Monday, April 27, 2015

"The Silent Speaker" by Rex Stout

So what do you do when the murder victim would not want you to solve the crime? At least, not right away? Is there a case where withholding evidence is the right thing to do?

In the case of “The Silent Speaker” it causes someone their life, this attempt to do the right thing. And, Nero Wolfe being Nero Wolfe, he does not simply go about assembling the puzzle.

This is another case where Wolfe and Goodwin solve a crime in spectacular, stylish fashion, but not in the way anyone would normally do. It isn’t enough for Wolfe to expose a killer. His ethical standards are too large and too personal. So, in addition to exposing the wrongdoer, Wolfe allows the murder to have the unintended side effects that suit his sense of right and wrong.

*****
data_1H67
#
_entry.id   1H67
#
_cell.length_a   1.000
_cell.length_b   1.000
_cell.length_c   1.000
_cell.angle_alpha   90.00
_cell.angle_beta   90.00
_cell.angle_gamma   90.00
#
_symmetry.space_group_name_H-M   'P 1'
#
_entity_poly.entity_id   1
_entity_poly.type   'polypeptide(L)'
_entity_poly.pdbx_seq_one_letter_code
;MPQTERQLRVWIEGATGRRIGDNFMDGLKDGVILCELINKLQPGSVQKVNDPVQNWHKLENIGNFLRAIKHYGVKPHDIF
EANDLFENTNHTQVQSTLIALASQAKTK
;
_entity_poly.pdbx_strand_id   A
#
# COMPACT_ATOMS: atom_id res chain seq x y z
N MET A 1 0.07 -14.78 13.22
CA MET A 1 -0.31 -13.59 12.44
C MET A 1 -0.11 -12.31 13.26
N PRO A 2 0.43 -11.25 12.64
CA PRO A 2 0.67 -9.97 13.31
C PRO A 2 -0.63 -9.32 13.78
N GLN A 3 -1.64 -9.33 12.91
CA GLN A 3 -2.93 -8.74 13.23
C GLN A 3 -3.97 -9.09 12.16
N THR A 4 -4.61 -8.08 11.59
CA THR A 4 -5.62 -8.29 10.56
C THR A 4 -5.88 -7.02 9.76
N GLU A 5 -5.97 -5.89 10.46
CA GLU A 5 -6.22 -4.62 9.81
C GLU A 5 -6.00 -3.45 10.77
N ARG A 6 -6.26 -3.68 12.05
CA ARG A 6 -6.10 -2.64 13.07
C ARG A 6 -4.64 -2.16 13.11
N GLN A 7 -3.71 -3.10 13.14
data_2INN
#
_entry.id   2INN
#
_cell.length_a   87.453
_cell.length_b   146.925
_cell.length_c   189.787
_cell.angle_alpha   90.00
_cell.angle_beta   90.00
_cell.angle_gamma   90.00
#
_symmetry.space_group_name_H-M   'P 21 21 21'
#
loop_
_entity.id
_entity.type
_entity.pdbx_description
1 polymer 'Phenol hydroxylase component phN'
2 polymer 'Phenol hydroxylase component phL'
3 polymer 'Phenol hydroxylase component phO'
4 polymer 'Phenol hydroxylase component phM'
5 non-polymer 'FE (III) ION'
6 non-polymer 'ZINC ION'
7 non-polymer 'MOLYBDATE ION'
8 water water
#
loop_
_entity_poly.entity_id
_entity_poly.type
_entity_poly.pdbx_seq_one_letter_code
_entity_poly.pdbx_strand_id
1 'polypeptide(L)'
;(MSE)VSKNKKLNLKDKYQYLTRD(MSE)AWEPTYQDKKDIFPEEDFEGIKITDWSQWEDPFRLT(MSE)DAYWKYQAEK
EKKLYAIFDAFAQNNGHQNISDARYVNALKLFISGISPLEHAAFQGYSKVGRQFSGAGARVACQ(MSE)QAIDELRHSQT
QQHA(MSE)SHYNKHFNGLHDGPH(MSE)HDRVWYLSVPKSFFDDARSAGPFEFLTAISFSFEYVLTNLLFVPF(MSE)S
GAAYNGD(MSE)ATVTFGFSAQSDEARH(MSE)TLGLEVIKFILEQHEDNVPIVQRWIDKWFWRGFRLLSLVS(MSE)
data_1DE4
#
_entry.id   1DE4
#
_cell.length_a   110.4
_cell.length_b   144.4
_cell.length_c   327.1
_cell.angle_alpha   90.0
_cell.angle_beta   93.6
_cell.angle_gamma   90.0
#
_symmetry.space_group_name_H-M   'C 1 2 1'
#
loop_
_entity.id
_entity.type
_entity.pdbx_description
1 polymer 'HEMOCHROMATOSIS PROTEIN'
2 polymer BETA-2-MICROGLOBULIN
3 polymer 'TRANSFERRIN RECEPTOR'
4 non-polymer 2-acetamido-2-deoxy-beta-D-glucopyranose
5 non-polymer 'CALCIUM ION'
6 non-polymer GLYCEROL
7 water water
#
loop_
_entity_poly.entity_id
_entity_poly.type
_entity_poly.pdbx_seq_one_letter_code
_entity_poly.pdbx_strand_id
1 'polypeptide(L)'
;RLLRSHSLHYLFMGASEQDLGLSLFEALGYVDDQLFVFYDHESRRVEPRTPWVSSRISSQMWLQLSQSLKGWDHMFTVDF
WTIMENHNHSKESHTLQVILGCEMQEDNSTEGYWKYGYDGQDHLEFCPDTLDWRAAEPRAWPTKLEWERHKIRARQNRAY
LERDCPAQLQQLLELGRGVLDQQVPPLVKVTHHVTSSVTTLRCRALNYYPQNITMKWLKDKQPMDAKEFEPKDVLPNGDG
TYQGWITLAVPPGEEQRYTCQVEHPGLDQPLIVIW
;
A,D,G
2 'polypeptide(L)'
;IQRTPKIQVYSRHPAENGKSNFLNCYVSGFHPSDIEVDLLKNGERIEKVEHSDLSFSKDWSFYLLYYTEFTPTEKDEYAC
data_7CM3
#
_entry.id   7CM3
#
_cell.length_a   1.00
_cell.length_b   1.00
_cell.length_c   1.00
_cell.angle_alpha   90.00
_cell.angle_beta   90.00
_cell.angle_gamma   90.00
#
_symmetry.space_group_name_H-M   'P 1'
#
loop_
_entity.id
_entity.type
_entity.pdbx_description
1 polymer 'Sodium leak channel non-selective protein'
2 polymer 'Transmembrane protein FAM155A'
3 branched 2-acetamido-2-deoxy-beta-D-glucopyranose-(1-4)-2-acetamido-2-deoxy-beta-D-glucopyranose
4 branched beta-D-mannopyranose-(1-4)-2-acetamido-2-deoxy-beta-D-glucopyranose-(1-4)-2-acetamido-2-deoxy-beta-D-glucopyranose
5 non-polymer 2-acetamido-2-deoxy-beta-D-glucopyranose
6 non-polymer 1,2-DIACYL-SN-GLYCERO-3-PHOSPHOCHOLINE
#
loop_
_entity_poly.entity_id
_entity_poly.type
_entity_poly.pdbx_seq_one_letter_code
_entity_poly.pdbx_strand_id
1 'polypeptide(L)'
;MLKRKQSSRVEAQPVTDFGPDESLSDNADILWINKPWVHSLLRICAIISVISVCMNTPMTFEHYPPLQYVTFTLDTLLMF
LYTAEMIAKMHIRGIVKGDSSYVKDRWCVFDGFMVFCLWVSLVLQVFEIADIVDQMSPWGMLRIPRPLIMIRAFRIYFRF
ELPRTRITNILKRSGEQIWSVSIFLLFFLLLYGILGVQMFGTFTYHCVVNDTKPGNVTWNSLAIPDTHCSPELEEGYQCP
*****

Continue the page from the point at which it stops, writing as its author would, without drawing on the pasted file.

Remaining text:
In the little game where we pretend that Rex Stout was writing a metaphor of the church in the world, this raises the question: how sly should we be? Is there ever an instance where calling out wrongs in the world is self-defeating? Do we fight every battle—political, social, and artistic—in a black and white position of judgement as the standard of right? Or do we at times let the systems of the world destroy themselves?

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